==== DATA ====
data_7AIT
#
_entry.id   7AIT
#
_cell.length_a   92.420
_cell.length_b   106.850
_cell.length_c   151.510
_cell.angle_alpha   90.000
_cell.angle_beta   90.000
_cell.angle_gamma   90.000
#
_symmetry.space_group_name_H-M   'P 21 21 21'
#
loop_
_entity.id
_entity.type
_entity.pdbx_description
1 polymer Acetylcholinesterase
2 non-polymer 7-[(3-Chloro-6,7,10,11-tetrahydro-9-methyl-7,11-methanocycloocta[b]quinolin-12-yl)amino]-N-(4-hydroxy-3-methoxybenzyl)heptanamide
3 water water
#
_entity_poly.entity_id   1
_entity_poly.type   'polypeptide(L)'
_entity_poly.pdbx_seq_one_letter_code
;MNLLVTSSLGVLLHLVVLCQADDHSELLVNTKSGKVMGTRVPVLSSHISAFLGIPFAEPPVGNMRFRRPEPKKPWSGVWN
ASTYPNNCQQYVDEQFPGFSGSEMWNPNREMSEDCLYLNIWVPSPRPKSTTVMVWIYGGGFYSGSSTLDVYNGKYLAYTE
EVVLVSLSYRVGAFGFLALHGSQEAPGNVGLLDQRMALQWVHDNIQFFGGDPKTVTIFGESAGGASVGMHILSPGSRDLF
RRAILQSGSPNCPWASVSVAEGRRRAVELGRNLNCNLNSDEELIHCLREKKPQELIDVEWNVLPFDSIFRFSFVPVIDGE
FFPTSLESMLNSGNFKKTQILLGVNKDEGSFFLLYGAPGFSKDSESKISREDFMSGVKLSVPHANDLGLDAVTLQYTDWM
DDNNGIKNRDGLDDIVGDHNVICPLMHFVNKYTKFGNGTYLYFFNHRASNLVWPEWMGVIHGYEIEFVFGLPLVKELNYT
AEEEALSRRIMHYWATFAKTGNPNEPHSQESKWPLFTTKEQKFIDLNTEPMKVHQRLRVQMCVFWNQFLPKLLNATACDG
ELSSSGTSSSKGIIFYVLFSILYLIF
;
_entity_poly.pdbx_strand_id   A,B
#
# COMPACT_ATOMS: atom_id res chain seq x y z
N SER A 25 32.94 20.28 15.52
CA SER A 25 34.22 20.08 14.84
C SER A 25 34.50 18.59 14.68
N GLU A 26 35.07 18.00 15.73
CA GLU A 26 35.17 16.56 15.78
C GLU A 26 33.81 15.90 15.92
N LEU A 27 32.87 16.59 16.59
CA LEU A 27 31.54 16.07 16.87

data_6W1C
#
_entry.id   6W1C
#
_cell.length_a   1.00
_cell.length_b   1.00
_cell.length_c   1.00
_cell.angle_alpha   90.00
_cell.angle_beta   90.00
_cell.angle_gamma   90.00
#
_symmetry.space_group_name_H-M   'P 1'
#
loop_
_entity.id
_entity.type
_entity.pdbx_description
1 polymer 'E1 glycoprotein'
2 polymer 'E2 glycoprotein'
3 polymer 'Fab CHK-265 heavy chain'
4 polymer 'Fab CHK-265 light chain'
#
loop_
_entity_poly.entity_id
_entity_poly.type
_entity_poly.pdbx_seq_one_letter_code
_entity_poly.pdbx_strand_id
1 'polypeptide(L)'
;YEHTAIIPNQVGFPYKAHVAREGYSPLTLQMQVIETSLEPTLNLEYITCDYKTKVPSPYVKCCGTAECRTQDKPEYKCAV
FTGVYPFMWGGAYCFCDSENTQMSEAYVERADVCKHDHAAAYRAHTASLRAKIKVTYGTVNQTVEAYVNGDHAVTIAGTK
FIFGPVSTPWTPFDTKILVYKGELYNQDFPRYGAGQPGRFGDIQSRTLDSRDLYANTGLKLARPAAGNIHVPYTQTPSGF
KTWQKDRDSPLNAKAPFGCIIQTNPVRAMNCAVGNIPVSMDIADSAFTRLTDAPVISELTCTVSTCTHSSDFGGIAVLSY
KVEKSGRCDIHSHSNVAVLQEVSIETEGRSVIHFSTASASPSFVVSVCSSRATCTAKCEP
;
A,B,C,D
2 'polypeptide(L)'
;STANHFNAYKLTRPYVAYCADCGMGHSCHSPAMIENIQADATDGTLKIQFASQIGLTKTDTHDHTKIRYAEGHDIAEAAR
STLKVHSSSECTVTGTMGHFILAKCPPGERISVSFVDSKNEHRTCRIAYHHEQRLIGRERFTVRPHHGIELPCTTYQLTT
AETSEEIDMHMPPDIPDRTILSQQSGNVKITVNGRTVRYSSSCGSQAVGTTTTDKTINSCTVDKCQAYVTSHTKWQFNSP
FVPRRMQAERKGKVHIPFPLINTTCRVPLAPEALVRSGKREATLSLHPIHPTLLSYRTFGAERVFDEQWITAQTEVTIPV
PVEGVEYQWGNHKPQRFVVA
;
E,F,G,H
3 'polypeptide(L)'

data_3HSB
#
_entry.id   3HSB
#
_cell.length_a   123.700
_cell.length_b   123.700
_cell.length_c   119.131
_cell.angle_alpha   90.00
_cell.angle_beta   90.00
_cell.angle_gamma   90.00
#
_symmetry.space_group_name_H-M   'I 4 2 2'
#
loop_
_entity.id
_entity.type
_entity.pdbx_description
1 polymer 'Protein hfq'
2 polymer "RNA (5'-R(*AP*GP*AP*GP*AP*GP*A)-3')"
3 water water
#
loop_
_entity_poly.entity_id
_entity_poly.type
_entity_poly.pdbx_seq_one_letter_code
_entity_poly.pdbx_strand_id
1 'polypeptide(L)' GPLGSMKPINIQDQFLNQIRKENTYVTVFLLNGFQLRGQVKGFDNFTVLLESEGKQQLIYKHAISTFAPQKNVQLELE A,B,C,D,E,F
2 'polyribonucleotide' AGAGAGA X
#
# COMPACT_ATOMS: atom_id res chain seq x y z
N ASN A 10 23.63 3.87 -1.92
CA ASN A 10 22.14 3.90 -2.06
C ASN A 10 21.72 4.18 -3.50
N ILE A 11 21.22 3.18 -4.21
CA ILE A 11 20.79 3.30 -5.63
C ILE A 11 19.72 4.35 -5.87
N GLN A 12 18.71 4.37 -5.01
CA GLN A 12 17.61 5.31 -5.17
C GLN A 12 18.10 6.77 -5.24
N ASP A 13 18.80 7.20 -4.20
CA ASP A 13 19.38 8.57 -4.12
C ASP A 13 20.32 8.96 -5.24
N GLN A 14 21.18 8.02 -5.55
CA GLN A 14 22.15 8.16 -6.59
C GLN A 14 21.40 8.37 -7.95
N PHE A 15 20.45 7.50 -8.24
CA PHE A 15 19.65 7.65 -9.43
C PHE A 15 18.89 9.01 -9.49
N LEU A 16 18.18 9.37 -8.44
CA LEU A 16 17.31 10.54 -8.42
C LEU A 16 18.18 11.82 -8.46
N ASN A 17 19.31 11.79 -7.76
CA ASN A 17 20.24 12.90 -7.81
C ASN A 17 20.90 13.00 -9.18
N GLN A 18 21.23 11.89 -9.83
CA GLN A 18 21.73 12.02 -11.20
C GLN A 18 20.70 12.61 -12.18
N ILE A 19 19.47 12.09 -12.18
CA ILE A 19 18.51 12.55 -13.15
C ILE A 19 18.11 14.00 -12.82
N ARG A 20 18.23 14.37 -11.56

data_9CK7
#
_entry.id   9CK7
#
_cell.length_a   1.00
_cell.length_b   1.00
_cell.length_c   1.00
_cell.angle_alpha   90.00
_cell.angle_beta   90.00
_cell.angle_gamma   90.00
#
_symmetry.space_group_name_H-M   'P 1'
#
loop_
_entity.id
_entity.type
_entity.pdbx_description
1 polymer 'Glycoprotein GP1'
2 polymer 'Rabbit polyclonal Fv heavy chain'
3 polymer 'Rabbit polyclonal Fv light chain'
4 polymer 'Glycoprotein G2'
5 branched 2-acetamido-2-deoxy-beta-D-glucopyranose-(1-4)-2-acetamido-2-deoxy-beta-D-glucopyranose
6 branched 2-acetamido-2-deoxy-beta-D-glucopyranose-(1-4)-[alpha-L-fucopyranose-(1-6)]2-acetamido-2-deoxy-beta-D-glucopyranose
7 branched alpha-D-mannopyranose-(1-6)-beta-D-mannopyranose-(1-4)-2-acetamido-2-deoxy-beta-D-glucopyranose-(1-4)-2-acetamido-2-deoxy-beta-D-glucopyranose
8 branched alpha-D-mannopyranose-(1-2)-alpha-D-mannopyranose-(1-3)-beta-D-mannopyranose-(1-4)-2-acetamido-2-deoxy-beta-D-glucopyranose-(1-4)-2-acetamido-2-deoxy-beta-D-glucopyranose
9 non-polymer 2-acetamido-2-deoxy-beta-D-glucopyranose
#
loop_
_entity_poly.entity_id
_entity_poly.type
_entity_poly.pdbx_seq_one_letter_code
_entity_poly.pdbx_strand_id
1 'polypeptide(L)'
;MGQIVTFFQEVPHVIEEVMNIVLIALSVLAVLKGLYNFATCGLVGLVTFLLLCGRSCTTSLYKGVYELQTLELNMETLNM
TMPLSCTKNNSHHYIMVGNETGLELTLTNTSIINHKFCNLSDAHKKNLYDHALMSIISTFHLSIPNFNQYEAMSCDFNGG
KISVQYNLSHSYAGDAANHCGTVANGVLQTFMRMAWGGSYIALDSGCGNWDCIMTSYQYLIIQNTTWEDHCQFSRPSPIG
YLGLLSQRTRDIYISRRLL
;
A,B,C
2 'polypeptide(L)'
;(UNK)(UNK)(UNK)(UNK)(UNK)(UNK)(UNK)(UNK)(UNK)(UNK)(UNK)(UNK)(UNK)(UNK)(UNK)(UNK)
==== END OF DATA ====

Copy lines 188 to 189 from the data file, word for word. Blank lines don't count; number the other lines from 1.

A,B,C
2 'polypeptide(L)'